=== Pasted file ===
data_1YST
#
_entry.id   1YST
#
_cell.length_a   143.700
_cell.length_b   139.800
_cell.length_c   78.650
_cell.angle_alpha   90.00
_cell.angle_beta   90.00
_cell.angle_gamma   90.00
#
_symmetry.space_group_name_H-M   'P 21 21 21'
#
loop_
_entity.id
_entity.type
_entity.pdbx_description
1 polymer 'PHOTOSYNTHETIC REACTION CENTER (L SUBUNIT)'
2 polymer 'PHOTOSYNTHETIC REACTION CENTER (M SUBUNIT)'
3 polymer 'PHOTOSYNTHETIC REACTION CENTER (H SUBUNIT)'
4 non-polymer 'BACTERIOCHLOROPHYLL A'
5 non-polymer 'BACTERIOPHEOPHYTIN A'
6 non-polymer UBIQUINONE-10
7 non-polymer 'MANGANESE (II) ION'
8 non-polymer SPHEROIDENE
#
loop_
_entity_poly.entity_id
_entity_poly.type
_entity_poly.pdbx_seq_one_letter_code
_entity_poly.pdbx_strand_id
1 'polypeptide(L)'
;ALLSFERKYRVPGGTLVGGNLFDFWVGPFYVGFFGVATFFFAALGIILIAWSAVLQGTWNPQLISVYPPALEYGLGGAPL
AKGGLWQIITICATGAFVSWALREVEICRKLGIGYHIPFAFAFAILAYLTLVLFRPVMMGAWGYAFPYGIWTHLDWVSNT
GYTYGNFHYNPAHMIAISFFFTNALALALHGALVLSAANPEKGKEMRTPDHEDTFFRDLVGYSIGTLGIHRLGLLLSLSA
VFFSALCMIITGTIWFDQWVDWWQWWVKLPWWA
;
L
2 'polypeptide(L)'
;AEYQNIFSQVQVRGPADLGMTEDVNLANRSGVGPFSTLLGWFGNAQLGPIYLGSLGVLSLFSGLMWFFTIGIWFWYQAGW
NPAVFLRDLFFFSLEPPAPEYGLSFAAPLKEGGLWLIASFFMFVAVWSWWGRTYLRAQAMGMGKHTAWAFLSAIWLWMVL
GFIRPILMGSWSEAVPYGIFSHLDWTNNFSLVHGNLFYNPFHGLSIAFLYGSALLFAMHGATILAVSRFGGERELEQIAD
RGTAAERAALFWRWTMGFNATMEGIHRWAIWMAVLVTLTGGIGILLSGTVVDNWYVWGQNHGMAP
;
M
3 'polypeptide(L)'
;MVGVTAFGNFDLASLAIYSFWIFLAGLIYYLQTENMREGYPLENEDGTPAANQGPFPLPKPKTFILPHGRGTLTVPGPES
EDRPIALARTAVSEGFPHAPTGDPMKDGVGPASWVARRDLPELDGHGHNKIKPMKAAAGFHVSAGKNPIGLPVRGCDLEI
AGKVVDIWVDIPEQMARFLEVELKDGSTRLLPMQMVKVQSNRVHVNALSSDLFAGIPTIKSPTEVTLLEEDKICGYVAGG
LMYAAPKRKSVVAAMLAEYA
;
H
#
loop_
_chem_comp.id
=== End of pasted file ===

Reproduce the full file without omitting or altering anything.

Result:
data_1YST
#
_entry.id   1YST
#
_cell.length_a   143.700
_cell.length_b   139.800
_cell.length_c   78.650
_cell.angle_alpha   90.00
_cell.angle_beta   90.00
_cell.angle_gamma   90.00
#
_symmetry.space_group_name_H-M   'P 21 21 21'
#
loop_
_entity.id
_entity.type
_entity.pdbx_description
1 polymer 'PHOTOSYNTHETIC REACTION CENTER (L SUBUNIT)'
2 polymer 'PHOTOSYNTHETIC REACTION CENTER (M SUBUNIT)'
3 polymer 'PHOTOSYNTHETIC REACTION CENTER (H SUBUNIT)'
4 non-polymer 'BACTERIOCHLOROPHYLL A'
5 non-polymer 'BACTERIOPHEOPHYTIN A'
6 non-polymer UBIQUINONE-10
7 non-polymer 'MANGANESE (II) ION'
8 non-polymer SPHEROIDENE
#
loop_
_entity_poly.entity_id
_entity_poly.type
_entity_poly.pdbx_seq_one_letter_code
_entity_poly.pdbx_strand_id
1 'polypeptide(L)'
;ALLSFERKYRVPGGTLVGGNLFDFWVGPFYVGFFGVATFFFAALGIILIAWSAVLQGTWNPQLISVYPPALEYGLGGAPL
AKGGLWQIITICATGAFVSWALREVEICRKLGIGYHIPFAFAFAILAYLTLVLFRPVMMGAWGYAFPYGIWTHLDWVSNT
GYTYGNFHYNPAHMIAISFFFTNALALALHGALVLSAANPEKGKEMRTPDHEDTFFRDLVGYSIGTLGIHRLGLLLSLSA
VFFSALCMIITGTIWFDQWVDWWQWWVKLPWWA
;
L
2 'polypeptide(L)'
;AEYQNIFSQVQVRGPADLGMTEDVNLANRSGVGPFSTLLGWFGNAQLGPIYLGSLGVLSLFSGLMWFFTIGIWFWYQAGW
NPAVFLRDLFFFSLEPPAPEYGLSFAAPLKEGGLWLIASFFMFVAVWSWWGRTYLRAQAMGMGKHTAWAFLSAIWLWMVL
GFIRPILMGSWSEAVPYGIFSHLDWTNNFSLVHGNLFYNPFHGLSIAFLYGSALLFAMHGATILAVSRFGGERELEQIAD
RGTAAERAALFWRWTMGFNATMEGIHRWAIWMAVLVTLTGGIGILLSGTVVDNWYVWGQNHGMAP
;
M
3 'polypeptide(L)'
;MVGVTAFGNFDLASLAIYSFWIFLAGLIYYLQTENMREGYPLENEDGTPAANQGPFPLPKPKTFILPHGRGTLTVPGPES
EDRPIALARTAVSEGFPHAPTGDPMKDGVGPASWVARRDLPELDGHGHNKIKPMKAAAGFHVSAGKNPIGLPVRGCDLEI
AGKVVDIWVDIPEQMARFLEVELKDGSTRLLPMQMVKVQSNRVHVNALSSDLFAGIPTIKSPTEVTLLEEDKICGYVAGG
LMYAAPKRKSVVAAMLAEYA
;
H
#
loop_
_chem_comp.id